All targets are monitored to ensure compliance and any backlog is addressed to avoid unnecessary delay.
Mr. Stringer: To ask the Secretary of State for the Home Department if he has received the annual report for
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200102 of the Immigration and Nationality Directorate's independent Complaints Audit Committee; and if he will make a statement. 
Beverley Hughes: A copy of the report has been placed in the Library and will be placed on the Immigration and Nationality Directorate website. It is a useful and informative document, and I am grateful to the Committee for its comments and its recommendations. I am currently considering how best to implement the recommendations.
Mr. Bercow: To ask the Secretary of State for the Home Department what the mandate of the Committee for the implementation of the programme of training, exchanges and co-operation in the field of asylum, immigration and crossing of external borders (Odysseus) is; how many times it has met over the last 12 months; what the UK representation on it is; what the annual cost of its work is to public funds; if he will list the items currently under its consideration; if he will take steps to increase its accountability and transparency to Parliament; and if he will make a statement.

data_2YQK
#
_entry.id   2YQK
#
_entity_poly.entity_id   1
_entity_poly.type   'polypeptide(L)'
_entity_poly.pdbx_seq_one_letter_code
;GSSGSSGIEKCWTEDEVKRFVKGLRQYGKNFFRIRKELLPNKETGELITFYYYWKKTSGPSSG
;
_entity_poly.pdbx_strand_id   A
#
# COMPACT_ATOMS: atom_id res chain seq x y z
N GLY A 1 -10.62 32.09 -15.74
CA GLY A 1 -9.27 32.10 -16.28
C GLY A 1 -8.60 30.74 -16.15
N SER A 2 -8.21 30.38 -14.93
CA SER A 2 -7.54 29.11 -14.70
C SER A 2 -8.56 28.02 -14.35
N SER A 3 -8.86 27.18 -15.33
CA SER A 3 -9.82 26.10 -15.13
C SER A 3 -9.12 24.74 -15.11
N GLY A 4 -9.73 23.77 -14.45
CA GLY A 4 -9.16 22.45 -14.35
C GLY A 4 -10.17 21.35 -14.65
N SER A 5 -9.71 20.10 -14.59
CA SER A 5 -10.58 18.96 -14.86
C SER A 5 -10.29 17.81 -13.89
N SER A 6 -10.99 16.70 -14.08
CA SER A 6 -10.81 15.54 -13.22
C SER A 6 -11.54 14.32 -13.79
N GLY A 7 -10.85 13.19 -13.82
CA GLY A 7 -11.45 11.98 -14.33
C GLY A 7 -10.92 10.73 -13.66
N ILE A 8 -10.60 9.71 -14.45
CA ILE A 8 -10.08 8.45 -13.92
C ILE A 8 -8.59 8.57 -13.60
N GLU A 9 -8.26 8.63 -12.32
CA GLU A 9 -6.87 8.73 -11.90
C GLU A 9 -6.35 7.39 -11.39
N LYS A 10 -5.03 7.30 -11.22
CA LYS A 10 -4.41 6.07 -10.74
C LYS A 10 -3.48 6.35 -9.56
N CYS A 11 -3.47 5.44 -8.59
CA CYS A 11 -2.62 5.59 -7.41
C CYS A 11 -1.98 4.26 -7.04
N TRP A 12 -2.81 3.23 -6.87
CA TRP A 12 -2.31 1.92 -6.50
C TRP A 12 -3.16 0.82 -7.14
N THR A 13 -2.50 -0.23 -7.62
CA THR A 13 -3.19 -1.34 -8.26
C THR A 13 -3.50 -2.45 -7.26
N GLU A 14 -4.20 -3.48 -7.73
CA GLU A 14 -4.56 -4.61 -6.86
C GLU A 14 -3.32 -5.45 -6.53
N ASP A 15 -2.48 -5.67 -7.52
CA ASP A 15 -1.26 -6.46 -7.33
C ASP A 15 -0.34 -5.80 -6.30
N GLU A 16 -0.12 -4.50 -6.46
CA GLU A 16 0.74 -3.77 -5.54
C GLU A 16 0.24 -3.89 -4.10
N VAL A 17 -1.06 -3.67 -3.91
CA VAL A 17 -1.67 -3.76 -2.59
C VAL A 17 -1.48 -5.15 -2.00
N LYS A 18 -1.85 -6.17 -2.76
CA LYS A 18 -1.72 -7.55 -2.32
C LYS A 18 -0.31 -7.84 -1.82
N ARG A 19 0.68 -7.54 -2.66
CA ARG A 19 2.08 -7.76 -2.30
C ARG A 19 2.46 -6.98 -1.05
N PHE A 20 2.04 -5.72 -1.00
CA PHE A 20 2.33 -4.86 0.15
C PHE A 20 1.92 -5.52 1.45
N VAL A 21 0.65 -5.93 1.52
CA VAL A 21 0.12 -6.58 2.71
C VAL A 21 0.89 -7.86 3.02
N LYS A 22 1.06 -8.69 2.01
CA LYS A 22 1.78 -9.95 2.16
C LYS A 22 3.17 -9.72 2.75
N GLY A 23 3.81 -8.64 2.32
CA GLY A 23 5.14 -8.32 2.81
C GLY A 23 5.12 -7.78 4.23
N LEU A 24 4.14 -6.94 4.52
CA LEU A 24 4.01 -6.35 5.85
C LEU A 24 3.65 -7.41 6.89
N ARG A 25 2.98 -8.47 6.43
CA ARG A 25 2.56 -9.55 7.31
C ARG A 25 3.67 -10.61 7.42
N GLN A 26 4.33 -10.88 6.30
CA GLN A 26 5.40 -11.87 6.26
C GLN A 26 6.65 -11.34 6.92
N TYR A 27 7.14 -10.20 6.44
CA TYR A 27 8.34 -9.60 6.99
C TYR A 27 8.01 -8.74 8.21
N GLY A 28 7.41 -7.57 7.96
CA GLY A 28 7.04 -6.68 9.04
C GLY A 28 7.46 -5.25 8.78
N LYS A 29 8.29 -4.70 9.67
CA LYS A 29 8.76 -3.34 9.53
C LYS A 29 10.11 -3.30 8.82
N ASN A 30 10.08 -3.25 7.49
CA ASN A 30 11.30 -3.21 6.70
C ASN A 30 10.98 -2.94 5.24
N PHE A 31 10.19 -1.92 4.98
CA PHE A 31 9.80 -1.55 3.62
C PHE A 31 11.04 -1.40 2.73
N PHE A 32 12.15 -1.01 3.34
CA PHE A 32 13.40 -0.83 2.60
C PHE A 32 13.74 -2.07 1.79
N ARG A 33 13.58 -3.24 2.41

Beverley Hughes: The Odysseus Committee assisted the European Commission in the management and implementation of a programme to co-fund projects to promote co-operation in matters of asylum, immigration, the crossing of external borders and the security of identity documents. The programme expired on 31 March 2002.